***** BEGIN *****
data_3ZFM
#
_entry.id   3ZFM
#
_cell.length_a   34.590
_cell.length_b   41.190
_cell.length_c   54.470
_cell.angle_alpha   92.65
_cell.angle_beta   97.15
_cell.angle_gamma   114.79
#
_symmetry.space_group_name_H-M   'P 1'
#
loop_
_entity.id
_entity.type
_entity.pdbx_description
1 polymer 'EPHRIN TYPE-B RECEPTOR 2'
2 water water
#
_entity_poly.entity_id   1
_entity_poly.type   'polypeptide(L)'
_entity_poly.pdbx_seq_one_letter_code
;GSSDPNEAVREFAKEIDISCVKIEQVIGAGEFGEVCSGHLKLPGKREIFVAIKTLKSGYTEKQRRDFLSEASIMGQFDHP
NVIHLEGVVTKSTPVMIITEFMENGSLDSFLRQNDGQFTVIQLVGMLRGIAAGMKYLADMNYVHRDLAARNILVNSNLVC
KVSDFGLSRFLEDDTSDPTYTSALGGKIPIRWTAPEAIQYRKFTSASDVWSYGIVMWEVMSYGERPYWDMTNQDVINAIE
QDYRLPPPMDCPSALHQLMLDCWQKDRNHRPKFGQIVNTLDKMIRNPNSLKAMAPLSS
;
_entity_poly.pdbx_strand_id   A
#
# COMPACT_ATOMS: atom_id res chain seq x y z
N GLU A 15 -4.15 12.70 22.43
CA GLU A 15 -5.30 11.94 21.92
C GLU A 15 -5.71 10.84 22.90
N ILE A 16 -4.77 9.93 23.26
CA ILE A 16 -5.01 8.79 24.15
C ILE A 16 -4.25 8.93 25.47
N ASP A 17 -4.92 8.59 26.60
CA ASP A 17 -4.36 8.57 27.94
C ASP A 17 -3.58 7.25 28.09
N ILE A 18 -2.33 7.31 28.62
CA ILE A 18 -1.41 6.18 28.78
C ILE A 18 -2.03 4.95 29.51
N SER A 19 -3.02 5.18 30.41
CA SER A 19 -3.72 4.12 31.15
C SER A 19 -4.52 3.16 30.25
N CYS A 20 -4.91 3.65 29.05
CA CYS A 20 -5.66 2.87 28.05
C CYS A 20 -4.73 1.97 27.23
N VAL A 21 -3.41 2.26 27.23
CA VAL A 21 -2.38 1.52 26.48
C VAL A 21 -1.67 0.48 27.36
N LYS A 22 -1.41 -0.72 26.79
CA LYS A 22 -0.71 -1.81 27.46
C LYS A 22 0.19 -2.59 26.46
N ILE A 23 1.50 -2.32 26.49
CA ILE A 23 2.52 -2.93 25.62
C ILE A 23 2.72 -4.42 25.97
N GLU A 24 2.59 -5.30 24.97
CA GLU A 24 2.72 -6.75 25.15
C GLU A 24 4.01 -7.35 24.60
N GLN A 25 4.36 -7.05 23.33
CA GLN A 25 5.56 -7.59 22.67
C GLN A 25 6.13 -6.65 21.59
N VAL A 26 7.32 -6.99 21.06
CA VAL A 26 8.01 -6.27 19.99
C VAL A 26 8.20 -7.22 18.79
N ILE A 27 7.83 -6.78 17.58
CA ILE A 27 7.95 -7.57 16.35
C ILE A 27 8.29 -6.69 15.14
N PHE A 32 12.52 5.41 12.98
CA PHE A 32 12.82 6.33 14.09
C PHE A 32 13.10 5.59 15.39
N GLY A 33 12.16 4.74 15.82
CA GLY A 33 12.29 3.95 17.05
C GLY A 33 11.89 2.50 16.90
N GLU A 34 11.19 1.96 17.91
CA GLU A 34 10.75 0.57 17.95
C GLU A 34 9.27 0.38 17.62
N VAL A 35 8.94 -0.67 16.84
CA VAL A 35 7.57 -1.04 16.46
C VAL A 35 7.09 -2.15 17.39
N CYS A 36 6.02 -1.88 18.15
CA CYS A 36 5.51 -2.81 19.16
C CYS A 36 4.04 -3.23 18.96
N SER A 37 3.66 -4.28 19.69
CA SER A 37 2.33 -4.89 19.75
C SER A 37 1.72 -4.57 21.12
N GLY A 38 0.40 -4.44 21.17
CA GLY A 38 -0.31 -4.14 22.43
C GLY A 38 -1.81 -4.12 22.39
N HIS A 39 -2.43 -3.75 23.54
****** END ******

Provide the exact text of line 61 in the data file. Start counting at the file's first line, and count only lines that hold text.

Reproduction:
C GLU A 24 4.01 -7.35 24.60